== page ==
The use of e-cigarettes in Canadian youth is significantly associated with marijuana use and alcohol use, and its association with illicit drug use approaches significance, a study out of York University finds.
Researchers in the Faculty of Health used results from the 2017 cycle of the Canadian Tobacco, Alcohol and Drugs Survey – conducted by Statistics Canada in collaboration with Health Canada – to study the factors associated with e-cigarette use in youth and young adults in Canada. The survey was conducted across Canada’s 10 provinces to understand behaviours related to smoking, alcohol and drug use among Canadians.
The study, “The association between alcohol, marijuana, illegal drug use and current use of E-cigarette among youth and young adults in Canada: results from Canadian Tobacco, Alcohol and Drugs Survey 2017,” is published in BMC Public Health. The lead author is Vrati Mehra, an MSc candidate in the Faculty of Health, who worked with York Professor Hala Tamim to conduct the research study. York psychology Professor Yvonne Bohr also participated in the project.
With the sudden rise in popularity of using e-cigarettes – or “vaping” – and their adaptability to be used to smoke a variety of substances, researchers sought to understand their use among Canadian youth and young adults.
“Given that among all age groups, Canadian youth and young adults have the highest prevalence of e-cigarette use, the objective of this study was to assess the factors associated with e-cigarette use among this population, and to specifically examine the association between alcohol, marijuana and illicit drug use,” said Mehra.
The study found that:
- 6.2 per cent of Canadians aged 15 to 24 reported using e-cigarettes in the past 30 days, while 23.9 per cent reported having tried e-cigarettes;
- 23.1 per cent of the past 30-day users reported using e-cigarettes every day, and 72.5 per cent of the past 30-day users reported having nicotine in their last e-cigarette;
- youth aged 15 to 17 were 4.95 times more likely to be e-cigarette users as compared to those aged 22 to 24; and
- e-cigarette use was significantly associated with marijuana use and alcohol use, and its relationship to illicit drug use approached significance.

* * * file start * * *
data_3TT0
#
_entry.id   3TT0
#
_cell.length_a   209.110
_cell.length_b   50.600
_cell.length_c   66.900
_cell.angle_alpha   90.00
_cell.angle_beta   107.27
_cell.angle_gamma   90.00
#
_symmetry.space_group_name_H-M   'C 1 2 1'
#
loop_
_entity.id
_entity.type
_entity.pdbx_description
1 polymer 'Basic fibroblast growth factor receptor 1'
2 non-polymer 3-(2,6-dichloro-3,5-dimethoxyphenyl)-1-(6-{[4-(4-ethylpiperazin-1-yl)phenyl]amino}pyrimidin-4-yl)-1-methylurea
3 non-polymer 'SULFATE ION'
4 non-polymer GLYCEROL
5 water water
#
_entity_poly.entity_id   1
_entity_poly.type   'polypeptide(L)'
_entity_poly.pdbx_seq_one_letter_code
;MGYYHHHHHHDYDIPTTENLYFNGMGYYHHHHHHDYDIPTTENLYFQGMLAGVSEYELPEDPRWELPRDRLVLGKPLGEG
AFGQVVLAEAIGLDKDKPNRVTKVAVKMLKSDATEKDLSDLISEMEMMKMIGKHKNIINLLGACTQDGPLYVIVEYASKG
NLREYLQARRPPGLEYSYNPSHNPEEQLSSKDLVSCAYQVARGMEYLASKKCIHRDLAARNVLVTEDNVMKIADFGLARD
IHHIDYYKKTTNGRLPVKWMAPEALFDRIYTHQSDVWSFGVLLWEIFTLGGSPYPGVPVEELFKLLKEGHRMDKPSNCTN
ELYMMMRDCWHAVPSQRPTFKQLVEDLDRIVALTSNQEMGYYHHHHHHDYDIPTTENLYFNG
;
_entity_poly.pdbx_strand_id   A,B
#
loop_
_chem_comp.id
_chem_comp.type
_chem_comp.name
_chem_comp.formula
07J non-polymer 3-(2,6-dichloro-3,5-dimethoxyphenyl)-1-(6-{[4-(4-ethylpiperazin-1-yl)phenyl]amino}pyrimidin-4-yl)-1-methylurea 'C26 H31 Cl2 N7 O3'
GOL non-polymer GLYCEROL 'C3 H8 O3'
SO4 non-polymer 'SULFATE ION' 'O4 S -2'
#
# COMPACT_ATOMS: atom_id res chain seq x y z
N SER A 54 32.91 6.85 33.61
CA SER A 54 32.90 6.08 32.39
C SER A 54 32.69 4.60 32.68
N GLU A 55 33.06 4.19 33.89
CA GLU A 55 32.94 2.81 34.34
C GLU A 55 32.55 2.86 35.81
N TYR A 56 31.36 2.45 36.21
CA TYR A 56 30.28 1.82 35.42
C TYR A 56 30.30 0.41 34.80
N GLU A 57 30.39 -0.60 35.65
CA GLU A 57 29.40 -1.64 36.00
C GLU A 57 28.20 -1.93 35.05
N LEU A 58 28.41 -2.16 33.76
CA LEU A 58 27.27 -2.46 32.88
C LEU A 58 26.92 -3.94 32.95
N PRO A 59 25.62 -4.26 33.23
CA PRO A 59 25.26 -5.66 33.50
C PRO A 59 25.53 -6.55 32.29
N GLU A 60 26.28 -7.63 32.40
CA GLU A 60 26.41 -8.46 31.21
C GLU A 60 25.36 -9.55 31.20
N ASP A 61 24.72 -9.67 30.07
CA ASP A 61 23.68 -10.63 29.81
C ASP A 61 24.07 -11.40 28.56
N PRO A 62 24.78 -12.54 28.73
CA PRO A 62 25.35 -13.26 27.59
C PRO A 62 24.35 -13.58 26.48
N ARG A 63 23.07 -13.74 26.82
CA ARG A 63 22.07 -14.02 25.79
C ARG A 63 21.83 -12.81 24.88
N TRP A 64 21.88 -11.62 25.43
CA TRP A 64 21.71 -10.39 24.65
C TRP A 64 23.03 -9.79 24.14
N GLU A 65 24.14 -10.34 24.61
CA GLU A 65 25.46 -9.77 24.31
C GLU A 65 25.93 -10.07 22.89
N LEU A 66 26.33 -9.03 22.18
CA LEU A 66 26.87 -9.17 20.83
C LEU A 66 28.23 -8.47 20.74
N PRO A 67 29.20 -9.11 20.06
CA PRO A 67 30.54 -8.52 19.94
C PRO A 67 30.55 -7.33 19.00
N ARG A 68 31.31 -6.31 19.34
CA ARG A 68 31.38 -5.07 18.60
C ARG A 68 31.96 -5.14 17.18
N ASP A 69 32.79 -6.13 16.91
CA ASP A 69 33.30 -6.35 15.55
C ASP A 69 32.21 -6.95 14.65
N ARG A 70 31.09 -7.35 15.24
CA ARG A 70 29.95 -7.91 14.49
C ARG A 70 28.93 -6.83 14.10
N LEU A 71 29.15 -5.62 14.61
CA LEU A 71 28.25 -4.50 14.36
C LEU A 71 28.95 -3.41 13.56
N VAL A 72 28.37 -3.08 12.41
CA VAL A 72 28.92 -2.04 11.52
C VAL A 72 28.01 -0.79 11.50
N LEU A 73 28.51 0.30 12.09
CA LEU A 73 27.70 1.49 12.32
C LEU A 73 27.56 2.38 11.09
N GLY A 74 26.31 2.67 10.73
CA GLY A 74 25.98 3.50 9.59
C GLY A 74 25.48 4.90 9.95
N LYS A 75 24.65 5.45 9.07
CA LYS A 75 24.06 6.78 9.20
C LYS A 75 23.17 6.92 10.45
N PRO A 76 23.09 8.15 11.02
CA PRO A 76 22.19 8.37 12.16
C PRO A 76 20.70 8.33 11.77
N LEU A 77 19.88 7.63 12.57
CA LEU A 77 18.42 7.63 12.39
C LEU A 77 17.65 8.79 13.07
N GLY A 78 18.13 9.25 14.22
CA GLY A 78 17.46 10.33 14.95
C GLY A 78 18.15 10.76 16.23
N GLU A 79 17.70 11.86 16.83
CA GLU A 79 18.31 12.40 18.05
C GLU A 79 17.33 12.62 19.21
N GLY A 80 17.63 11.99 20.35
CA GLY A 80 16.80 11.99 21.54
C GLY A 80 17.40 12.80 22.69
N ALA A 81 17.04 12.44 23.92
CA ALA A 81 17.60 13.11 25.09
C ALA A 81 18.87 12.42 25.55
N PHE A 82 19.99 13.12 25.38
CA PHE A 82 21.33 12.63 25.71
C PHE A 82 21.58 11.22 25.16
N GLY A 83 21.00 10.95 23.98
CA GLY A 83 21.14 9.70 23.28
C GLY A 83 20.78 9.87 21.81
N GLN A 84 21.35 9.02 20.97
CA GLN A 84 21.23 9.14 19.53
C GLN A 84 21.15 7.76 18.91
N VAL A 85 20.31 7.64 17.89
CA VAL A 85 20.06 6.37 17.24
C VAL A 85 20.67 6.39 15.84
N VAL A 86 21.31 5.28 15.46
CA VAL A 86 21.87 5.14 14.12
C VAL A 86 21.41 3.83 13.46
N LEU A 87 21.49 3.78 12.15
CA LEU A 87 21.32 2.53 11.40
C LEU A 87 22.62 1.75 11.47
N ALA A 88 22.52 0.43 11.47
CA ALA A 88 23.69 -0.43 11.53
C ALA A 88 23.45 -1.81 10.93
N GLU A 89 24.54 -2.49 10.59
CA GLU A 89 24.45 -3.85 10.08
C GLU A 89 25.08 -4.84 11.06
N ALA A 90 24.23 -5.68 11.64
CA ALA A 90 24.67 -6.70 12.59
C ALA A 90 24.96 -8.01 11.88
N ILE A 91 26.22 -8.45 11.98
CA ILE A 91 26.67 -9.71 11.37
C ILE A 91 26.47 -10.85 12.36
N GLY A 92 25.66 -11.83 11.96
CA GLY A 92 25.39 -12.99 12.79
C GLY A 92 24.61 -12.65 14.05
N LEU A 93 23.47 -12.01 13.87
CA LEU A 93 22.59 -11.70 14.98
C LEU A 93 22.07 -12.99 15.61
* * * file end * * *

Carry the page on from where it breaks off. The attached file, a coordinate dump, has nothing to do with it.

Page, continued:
The researchers also report that 71 per cent of those who have vaped accessed e-cigarettes through friends or relatives, and that one of the top reasons for vaping was enjoyment of the different flavours available.
“Our study is one of the first Canadian studies to show the concomitant use of e-cigarettes and substances such as alcohol, marijuana and illicit drugs,” said Mehra. “Having said that, further research is needed to understand what substances are being smoked via e-cigarettes by Canadian youth.”
The timing of the study is relevant in light of an increase of deaths reported by media to be linked to e-cigarette use.
Mehra also notes that the Canadian federal government’s Tobacco and Vaping Products Act, introduced in 2018, which has placed restrictions on the use of marketing tactics such as the use of interesting flavours and shapes, should prove beneficial in coming years.
“The act should be helpful in mitigating the increase in e-cigarette use among youth,” said Mehra. “Constant monitoring of sale and use of e-cigarettes and awareness campaigns targeted towards the youth should be prioritized.”
Mehra has won many awards for her academic work and is currently a Canadian Institutes of Health Research Canada Graduate Scholar (2019-20). She is also the recipient of the Ontario Graduate Scholarship (2018-19) and the LaMarsh Graduate Research Award, and is a president’s ambassador at York University.
The project was funded by the LaMarsh Centre for Child & Youth Research through its Graduate Research Award.